When I left you yesterday, we were in stand of tall trees that I tend to think as Live Oak trees. John said this expression meant nothing to him except the obvious one of an oak tree that was living and not dead. After a little online research, I found that there is a tree in the American south that is called a Live Oak,’ but they tend to be shorter and the limbs grow out more to the sides instead of up like in the last photo you can see here in yesterday’s post.
Since we ended the post with a foggy shot of a sheltering tree, I thought we also should begin with one today. When I saw the tree in the photo above, I wondered out loud about the way it reminded me of weeping willow type of tree that looked as if someone had given it a haircut. John promptly said that he suspected cows were the culprit and they’d likely chewed up as high as their necks could stretch. If you have a different theory I’d love to hear it.
Walking on we reached our destination, the village of Clovelly. This privately owned fishing village has the steepest streets I think I’ve climbed since moving to the UK. There are no cars in Clovelly, you have to walk. People use sleds or sledges as they say here to drag their belongings up and down the 400′ foot cliff that provides a home for a small community of people.
You can see a red sled in this photo … it’s kind of small compared to most of the others we saw.
I thought it was pretty interesting that the Methodist Chapel was next door to the pub.
The chapel popped with color especially after seeing the mostly white walls of the buildings that led to the doorway.
A forgotten communion glass.
Remember what I said about 400′ down … this was taken only part way.
Wear sensible shoes when you visit Clovelly and watch your step.
I’m not sure how they get the sledges or sleds over these speed bumps, but they do.
After hiking out of Clovelly and pausing to catch our breath, we did something we rarely do on our coast path walks, we went back the same way we came.
These boys were were super friendly almost to the point of allowing a head rub before they turned skitish.
This shot was hidden in the fog on yesterday’s post and when we began our late afternoon walk back to the car, we discovered we could see Clovelly Court.
Remember the shelter where we had lunch … it was so foggy we could only hear the sea, but on the way back we could also see it as the fog was completely gone.
Angel Wings, our sandwich stop.
This one’s for perspective. This is more of what we couldn’t see on our walk to Clovelly earlier in the day.
The gorse was everywhere giving off a scent that made the air smell faintly of coconut and we had view so gorgeous it was difficult to move on.
This is one of my favorites and even though it’s still a bit foggy in the distance, I like the look of the rocky coast.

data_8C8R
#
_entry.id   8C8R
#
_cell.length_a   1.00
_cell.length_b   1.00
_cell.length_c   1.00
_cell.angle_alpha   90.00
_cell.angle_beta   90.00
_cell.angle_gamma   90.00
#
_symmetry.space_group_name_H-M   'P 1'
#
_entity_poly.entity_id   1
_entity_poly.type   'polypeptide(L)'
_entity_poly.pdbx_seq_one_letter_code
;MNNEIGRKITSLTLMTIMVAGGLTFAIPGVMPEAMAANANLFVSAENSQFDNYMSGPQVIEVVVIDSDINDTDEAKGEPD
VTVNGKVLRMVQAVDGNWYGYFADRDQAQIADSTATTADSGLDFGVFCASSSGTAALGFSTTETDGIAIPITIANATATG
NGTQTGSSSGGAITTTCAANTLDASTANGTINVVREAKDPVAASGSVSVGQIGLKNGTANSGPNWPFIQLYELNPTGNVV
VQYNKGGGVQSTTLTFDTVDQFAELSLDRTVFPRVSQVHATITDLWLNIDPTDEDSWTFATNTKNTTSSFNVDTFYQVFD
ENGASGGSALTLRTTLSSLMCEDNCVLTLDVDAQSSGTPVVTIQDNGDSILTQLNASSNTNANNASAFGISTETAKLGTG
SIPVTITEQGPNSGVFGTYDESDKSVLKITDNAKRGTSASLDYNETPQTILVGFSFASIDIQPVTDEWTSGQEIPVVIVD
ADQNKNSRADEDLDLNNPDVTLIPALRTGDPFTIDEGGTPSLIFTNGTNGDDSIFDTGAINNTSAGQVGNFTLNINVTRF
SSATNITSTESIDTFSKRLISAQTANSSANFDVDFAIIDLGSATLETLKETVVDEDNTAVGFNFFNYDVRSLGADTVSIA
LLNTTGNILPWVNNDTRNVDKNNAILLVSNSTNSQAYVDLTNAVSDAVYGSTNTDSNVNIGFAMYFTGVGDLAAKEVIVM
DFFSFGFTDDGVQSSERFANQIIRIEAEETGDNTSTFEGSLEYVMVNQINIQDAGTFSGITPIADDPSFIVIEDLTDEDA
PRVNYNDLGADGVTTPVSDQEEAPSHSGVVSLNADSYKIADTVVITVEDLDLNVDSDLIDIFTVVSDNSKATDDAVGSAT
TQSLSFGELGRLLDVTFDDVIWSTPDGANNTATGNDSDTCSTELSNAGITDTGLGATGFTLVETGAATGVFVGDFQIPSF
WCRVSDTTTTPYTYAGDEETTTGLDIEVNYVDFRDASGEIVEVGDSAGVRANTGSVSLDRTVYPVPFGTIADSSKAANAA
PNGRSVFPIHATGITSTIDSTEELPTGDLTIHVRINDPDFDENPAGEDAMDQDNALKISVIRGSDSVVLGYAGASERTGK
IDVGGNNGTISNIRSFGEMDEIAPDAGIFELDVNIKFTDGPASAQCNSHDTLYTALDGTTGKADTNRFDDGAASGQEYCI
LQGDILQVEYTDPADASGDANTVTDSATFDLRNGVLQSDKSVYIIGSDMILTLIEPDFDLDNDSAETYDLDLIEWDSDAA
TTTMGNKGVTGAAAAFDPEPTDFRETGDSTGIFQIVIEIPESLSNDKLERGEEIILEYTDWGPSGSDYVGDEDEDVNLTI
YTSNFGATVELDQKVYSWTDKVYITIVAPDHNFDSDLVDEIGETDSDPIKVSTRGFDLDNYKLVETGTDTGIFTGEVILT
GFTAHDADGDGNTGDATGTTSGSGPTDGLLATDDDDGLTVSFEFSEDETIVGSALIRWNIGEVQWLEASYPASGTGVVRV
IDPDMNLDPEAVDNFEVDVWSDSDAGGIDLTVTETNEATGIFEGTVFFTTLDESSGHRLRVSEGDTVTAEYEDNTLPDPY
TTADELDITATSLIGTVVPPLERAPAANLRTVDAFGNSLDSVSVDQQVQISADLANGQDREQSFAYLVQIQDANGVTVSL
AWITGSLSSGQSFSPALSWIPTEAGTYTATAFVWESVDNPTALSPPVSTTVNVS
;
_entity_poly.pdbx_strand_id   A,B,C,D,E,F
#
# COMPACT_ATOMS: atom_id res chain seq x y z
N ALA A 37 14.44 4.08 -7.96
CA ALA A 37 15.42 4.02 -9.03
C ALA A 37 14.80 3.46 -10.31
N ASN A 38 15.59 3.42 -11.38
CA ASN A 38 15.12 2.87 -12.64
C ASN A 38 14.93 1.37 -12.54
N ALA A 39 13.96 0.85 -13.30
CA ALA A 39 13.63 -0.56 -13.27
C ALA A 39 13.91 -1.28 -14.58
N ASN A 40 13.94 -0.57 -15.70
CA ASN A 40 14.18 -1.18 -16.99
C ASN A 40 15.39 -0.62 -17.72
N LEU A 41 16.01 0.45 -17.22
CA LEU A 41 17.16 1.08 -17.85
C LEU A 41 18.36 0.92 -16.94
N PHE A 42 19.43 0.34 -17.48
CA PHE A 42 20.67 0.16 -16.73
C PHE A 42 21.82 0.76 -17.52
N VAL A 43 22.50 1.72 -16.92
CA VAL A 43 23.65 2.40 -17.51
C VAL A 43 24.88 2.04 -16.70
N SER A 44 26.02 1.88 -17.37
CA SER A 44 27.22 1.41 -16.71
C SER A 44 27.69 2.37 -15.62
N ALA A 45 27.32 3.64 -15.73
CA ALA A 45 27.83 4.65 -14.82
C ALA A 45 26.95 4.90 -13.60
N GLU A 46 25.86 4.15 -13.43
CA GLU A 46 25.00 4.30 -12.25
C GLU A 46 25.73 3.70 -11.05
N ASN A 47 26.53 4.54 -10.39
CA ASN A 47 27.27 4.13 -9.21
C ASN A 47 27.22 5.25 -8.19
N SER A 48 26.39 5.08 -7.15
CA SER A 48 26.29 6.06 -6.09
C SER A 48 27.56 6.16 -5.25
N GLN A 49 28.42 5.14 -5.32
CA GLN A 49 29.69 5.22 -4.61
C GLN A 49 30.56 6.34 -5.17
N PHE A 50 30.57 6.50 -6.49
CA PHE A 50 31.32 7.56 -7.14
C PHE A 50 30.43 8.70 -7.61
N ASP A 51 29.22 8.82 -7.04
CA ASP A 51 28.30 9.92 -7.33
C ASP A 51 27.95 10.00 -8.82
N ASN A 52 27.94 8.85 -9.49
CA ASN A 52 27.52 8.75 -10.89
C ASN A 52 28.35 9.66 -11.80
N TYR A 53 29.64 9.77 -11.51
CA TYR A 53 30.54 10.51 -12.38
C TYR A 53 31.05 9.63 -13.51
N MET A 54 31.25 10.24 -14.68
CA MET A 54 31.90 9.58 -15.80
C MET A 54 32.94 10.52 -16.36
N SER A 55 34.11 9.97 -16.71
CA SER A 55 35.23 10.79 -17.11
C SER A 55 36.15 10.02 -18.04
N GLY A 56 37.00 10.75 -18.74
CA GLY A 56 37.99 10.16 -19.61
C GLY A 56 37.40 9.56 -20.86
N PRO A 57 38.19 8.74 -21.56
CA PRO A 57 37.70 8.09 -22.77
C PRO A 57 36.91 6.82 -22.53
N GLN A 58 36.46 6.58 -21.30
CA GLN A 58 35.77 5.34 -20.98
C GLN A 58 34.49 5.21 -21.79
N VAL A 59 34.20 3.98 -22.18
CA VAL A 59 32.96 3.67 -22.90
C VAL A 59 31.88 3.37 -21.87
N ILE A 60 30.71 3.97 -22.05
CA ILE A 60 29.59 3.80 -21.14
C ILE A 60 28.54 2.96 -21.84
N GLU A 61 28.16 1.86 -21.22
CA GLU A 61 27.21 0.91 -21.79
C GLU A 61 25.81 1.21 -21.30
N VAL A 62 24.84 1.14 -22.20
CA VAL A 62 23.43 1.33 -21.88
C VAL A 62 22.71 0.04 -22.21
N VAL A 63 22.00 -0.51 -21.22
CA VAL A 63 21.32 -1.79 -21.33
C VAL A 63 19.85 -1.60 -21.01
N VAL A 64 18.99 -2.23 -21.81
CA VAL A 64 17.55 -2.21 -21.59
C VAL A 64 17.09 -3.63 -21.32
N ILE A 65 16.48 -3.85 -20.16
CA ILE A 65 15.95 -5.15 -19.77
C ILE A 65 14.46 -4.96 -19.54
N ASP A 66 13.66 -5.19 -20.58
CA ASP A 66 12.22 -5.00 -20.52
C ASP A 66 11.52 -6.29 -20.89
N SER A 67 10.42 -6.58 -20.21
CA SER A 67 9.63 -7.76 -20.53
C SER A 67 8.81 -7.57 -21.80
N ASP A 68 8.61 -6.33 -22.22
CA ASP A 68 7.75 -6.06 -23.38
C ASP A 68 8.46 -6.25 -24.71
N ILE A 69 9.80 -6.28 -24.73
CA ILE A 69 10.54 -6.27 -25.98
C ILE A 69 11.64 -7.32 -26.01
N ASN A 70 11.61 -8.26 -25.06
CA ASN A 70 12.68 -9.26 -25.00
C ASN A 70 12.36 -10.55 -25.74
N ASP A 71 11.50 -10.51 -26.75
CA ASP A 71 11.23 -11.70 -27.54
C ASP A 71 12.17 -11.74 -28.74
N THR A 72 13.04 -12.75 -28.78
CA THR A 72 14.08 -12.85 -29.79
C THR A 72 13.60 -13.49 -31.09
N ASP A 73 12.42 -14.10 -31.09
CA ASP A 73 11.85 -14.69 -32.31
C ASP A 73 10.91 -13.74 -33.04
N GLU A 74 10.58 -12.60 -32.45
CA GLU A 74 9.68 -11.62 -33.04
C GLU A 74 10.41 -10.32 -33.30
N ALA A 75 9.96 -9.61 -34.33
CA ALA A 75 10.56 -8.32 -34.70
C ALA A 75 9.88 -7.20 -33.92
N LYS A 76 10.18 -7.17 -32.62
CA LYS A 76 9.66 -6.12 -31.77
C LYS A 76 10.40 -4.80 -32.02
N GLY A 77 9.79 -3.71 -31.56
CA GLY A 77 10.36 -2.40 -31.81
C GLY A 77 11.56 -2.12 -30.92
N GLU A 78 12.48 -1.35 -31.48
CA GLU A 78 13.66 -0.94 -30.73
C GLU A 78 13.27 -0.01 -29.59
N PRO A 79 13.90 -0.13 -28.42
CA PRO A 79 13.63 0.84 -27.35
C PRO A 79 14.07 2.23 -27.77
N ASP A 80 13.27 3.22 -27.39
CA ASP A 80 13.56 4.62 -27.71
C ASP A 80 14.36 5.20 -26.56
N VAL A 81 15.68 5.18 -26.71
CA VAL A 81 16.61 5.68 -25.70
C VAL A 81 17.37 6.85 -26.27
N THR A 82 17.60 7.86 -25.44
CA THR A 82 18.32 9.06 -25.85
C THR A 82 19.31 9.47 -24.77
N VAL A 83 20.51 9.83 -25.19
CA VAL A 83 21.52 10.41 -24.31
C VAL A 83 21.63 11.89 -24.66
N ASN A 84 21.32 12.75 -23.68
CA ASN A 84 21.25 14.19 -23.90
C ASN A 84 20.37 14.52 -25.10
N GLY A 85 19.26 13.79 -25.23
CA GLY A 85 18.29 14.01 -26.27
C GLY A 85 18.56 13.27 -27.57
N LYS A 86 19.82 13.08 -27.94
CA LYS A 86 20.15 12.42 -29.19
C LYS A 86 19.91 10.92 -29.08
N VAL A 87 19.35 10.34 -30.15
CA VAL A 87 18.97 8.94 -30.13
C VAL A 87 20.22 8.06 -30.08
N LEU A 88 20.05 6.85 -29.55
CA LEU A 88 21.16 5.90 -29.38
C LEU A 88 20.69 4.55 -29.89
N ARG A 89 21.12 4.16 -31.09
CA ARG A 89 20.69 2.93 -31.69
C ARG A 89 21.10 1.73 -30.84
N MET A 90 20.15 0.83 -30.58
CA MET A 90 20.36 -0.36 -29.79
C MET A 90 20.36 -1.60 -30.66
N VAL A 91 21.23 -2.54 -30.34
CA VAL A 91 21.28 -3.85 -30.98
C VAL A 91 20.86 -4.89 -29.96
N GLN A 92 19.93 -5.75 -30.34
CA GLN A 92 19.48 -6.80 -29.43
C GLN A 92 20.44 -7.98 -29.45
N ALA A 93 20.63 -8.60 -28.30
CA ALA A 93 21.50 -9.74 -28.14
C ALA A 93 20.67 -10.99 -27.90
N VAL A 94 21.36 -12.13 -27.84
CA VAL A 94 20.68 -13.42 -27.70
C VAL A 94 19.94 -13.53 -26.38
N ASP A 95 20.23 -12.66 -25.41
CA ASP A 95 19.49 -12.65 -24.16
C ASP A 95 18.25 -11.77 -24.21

I believe John is correct about the cows trimming the tree. Here, the arborvitae all have “nipped in waists” (as I call it), because the deer eat what they can reach.
I forgot to mention…fantastic photos, by the way. Thanks.
Thanks, Lani … I thought what he said made sense too. I’m glad you like the photos.
What an incredibly beautiful place.
We have live oaks here, too. And I’ve seen cows nibbling on trees before.
Angel head and wings – lovely. Hearing the sea – even more lovely.
Really beautiful photos. You live in a magical place!
It’s so gorgeous here, MJ that it would be difficult to take a bad photo. Thanks for leaving me a comment. It makes me smile to see you’d stopped by.
Elizabeth, you need to either 1) submit your work to a travel guide, or 2) create your own travel guide for the area and find a publisher or publish it yourself. Your photography is so beautiful, and if I were traveling in the region, I’d love to have your posts to guide my travels.
Suzanne, thanks for your generous compliment. I have thought about travel guides, but haven’t done more than reserve a domain name and think about it.
Well, stop pondering and take action, young lady! Really! I never knew such beautiful coastline existed until I started subscribing to your blog. You have a terrific talent for pointing out the little things that the rest of us would miss…..you make me want to travel there!
What a magical place! Thank you for sharing.
Thanks Helen. It is magical here … like living in a happy fairy tale.
Beautiful! I don’t suppose they have a huge number of tourists coming to stay in Clovelly, if there are no cars at all – most people would need somewhere to put theirs while they were there! But perhaps you just get outside to a flatter bit and there’s a car park full of all the tourists’ cars? 😉
Miriam, there are a couple of car parks at the top of Clovelly nicely presented and out of the way. The closest one is for the people who live there and there’s another one for visitors. I think it’s better to walk in and catch the amazing views along the way.
I love your photos and walks that you do with John, I hope when we retire that we have enough money to move down to Cornwall.
Thanks Tony, I hope you and your wife can move to Cornwall too when you retire. I see properties in a variety of prices so it might be easier than you think.
Your choice of photos and comments is classic. Keep up the great work.
These are places we did not see when visiting England so much enjoyed
Your images give such a great sense of place. The attention to the cobblestones, rooftops, the communion glass and places people meet. More, more, more. -Renee
Thank you for sharing your journey and beatuliful pictures of Clovelly. I went there when I first came to live in England more than thirty years agoe. Poor health prevents me from returning so to see such wonderful photgraphs is a real joy.